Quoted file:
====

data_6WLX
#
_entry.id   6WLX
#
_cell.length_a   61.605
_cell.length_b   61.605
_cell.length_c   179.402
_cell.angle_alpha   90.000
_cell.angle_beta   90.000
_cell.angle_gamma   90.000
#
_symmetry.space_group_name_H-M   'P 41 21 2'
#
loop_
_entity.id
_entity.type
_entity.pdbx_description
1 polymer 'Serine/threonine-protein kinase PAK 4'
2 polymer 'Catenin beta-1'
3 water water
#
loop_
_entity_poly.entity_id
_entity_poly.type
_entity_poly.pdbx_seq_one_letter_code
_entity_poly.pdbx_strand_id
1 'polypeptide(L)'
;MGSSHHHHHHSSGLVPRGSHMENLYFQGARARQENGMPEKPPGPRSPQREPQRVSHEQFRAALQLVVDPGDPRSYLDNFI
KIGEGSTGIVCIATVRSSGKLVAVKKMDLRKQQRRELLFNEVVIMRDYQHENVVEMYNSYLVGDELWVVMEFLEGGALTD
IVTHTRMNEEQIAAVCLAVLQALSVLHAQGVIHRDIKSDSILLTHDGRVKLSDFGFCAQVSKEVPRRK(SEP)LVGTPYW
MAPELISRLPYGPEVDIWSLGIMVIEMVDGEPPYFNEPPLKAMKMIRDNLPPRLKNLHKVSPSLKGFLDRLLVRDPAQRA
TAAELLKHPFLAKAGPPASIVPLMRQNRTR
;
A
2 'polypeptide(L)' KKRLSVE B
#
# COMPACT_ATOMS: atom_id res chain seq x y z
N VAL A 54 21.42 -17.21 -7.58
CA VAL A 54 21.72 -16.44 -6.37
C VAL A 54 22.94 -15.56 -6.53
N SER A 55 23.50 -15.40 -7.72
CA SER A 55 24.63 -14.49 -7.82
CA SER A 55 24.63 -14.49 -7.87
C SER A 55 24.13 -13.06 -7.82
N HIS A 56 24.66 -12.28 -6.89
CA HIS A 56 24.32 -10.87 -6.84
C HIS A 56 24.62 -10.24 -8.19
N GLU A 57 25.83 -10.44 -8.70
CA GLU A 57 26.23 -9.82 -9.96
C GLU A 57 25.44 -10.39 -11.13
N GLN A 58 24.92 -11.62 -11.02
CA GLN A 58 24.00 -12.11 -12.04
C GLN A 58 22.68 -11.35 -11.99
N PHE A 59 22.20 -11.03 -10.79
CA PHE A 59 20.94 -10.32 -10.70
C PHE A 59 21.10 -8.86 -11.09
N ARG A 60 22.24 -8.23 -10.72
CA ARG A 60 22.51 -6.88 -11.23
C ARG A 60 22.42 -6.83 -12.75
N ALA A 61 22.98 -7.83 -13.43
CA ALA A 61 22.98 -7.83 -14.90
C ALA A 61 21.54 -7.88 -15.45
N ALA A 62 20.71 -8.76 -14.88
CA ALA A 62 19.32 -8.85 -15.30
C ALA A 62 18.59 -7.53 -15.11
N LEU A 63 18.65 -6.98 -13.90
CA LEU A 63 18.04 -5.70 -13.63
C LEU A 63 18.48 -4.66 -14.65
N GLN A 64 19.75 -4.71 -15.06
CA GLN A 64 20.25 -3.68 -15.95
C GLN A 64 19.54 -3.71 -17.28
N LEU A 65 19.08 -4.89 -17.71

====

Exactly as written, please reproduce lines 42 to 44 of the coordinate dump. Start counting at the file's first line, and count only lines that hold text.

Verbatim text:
CA SER A 55 24.63 -14.49 -7.82
CA SER A 55 24.63 -14.49 -7.87
C SER A 55 24.13 -13.06 -7.82